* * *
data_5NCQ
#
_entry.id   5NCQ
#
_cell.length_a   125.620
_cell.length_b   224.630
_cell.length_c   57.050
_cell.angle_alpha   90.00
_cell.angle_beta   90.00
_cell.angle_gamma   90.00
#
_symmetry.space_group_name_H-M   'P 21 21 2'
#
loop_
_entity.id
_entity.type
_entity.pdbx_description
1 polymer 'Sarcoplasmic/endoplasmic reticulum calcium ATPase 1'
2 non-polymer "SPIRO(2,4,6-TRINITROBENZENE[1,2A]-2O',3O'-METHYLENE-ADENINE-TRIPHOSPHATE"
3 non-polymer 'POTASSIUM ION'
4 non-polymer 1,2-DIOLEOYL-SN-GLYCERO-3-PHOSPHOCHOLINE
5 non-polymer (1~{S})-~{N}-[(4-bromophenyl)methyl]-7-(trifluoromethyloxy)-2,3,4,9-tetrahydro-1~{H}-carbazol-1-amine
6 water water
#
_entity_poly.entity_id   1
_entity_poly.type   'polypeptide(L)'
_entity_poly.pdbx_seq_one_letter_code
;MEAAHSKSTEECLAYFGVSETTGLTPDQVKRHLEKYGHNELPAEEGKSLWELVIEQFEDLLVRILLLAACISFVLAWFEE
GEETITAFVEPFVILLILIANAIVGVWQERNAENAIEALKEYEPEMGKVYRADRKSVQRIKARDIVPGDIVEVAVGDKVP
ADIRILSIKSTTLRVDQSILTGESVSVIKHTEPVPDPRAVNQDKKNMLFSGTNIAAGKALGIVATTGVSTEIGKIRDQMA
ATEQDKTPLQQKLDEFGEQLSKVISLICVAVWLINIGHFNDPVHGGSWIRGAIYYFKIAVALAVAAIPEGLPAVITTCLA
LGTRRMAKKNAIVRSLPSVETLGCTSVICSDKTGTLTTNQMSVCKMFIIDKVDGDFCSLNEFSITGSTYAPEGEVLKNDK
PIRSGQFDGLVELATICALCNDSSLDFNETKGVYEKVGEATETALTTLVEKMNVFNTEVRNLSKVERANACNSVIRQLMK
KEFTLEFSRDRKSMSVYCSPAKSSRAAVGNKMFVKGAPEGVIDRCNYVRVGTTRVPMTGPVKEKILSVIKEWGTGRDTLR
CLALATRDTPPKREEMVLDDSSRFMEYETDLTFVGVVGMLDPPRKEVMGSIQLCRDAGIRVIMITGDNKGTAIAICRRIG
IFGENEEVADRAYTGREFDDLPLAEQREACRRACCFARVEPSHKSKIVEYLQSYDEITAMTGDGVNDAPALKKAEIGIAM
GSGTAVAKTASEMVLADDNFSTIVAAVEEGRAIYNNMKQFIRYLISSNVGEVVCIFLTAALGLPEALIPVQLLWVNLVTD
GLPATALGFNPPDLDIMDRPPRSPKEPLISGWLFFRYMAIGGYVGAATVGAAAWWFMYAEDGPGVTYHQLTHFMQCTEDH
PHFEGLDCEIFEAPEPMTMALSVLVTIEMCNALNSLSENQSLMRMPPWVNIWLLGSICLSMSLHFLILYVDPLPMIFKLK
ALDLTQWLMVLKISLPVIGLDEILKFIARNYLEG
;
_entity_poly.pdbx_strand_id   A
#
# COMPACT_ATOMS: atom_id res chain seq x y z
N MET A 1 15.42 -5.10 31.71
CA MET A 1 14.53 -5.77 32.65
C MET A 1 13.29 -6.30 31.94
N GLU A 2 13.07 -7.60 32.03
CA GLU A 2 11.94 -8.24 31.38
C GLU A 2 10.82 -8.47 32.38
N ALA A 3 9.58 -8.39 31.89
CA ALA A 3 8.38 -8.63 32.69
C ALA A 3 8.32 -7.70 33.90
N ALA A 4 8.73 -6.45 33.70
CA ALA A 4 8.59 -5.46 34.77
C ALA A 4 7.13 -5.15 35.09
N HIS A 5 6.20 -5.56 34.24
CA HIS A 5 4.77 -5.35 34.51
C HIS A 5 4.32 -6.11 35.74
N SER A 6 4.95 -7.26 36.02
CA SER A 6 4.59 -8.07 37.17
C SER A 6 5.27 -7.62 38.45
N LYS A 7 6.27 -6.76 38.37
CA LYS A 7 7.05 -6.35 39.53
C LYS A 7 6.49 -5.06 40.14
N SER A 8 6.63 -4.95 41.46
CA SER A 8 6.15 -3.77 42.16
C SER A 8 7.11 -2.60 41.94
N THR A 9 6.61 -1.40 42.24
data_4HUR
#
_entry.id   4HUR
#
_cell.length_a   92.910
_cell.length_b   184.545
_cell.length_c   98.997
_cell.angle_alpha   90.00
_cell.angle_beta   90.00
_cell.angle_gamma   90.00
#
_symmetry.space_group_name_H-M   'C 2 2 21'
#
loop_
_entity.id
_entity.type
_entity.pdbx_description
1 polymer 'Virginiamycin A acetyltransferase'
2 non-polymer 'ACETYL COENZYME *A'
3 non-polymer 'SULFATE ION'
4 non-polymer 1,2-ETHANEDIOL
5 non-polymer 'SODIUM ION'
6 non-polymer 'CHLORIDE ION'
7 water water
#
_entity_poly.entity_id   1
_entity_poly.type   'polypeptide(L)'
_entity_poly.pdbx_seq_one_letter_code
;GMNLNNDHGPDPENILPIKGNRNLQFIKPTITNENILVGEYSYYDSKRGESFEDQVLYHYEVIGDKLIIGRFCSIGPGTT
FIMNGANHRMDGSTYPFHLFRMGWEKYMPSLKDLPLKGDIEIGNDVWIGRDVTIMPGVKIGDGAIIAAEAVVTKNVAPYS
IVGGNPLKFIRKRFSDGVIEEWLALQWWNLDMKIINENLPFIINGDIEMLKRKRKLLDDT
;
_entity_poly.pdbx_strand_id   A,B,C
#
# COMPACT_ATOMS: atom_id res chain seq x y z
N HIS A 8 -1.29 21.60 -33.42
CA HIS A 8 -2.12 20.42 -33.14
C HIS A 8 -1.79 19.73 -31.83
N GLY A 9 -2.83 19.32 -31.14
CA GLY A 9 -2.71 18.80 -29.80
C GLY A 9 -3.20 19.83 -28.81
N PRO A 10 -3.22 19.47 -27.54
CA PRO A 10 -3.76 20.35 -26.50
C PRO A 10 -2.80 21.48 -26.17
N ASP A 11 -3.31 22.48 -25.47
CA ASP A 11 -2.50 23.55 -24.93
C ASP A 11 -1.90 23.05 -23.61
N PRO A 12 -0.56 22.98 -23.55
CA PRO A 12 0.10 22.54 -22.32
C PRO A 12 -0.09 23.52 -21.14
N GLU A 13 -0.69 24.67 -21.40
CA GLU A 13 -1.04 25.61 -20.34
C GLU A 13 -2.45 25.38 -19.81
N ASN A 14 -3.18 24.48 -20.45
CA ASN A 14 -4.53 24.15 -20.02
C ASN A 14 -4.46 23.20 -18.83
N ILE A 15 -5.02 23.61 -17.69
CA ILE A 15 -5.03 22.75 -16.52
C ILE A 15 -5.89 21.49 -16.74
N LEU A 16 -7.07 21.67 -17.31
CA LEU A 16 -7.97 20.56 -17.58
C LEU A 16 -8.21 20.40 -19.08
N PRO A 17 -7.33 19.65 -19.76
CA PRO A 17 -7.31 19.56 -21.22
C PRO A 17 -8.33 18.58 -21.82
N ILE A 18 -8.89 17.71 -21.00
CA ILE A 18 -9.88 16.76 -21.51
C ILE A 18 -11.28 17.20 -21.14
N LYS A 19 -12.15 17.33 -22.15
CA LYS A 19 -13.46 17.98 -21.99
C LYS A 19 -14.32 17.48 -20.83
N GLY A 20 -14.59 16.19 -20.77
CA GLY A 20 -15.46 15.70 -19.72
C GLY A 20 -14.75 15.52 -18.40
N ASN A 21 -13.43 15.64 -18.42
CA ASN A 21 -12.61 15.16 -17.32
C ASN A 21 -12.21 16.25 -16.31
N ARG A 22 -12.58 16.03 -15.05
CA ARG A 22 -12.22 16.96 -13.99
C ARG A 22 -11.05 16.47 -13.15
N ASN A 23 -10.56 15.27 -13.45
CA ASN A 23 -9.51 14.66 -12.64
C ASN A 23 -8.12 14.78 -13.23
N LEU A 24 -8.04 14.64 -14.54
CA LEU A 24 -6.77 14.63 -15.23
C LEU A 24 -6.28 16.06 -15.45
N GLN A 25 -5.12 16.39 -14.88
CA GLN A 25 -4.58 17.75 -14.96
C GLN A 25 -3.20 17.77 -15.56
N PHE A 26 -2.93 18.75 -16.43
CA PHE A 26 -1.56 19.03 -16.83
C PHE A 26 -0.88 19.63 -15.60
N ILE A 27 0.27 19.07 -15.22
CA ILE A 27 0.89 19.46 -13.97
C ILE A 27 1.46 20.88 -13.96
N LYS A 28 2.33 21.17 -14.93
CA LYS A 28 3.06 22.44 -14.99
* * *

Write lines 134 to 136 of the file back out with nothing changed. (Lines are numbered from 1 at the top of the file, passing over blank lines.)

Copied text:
C PRO A 17 -8.33 18.58 -21.82
N ILE A 18 -8.89 17.71 -21.00
CA ILE A 18 -9.88 16.76 -21.51